First and foremost, it’s not always a bad thing to be in a higher tax bracket. It means you made more money. It’s better to make more money that you can put away in interest bearing accounts, even if that means paying a bit more in taxes.

If you know you made significantly more money this year than you did last year, you may pay more income tax than you estimated.

If you’re on the cusp of an income bracket (you can find this out by taking your estimated income and comparing it to the federal tax table), you can execute some strategic tax actions to move income and deductions out of your taxable income for the year. These strategies may help you save for your future or benefits those in need.

Contribute to retirement plans

Putting money into your traditional IRA, 401(k) plan, or other retirement plan can reduce your taxable income this year. Understand this means that you’ll pay tax on the money when you withdraw it upon retirement; If you’re in a lower tax bracket after you retire, however, you’ll pay far less income tax that way.

Donate Items of Value to Qualifying Charities

Donate any good condition food, unused clothing, apparel, shoes, dishes, furniture, appliances, electronics, tools, and accessories to your local charitable organization. Keep in mind you must donate all items to a qualified organization. Giving money to political organizations and individuals (your broke cousin, Vinny, doesn’t count.)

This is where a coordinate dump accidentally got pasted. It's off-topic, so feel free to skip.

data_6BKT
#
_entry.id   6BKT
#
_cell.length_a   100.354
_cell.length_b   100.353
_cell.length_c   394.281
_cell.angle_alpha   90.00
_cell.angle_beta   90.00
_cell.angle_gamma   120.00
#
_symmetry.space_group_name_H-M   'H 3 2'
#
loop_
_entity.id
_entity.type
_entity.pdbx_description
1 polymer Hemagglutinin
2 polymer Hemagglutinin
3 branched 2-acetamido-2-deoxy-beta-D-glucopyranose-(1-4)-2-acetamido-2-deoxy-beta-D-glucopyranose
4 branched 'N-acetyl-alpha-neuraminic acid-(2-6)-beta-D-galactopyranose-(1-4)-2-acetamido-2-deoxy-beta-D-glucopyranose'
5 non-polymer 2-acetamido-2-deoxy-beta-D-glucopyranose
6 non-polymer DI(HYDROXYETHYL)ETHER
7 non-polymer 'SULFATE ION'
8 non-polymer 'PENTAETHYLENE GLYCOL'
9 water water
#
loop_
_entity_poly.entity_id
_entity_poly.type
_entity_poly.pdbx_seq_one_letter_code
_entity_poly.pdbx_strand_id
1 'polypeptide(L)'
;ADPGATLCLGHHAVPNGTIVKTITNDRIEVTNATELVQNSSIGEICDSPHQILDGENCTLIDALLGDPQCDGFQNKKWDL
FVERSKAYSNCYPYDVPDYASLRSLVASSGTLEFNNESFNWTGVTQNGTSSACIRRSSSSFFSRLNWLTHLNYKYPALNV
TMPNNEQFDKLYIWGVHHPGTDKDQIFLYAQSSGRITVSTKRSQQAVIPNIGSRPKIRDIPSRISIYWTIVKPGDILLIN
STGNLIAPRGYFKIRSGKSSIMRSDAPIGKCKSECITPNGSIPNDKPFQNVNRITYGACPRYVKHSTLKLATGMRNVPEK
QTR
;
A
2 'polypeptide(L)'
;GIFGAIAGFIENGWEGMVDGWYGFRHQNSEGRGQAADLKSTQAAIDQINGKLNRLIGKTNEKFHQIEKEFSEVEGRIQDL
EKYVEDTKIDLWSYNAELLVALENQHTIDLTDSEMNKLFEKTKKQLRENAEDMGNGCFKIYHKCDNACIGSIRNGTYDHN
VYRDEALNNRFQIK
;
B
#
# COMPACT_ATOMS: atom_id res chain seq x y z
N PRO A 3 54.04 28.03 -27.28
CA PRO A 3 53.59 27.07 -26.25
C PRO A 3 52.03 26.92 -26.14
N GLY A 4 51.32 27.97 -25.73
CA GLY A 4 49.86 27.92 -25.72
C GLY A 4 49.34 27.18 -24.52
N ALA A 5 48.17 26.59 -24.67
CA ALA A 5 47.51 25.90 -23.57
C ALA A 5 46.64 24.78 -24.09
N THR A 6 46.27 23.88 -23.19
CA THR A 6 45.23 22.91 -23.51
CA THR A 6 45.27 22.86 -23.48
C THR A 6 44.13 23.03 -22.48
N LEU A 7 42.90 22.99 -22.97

Avoid selling too many assets in one year

If you cash in on too many of the gains when your stock goes up, the money coming in could boost you into another tax bracket. Instead, sellsome of the shares in one year, and some the next (or as early as January).

If you’ve held a capital asset, such as stock, more than one year, you may qualify for long-term capital gains rates, which are even lower.

Deduct Business Expenses

Self-employed individuals, freelancers, independent contractors, and small business owners may be able to take advantage of certain tax breaks depending on the revenue they’ve earned.

If your small business uses the cash method of accounting, you can claim revenue in the year you receive it, even if you did the work in the previous year.

If your business earned a substantial amount of revenue, you could use some of it to invest in some equipment upgrades or purchase some premiums to give out at your company’s next vendor event. There are over a dozen categories of business expenses that your business may be eligible for.

On the other hand, if you’ve had a slow year and you expect to be in a higher tax bracket next year, you may put off making business expenditures until January 1 or later.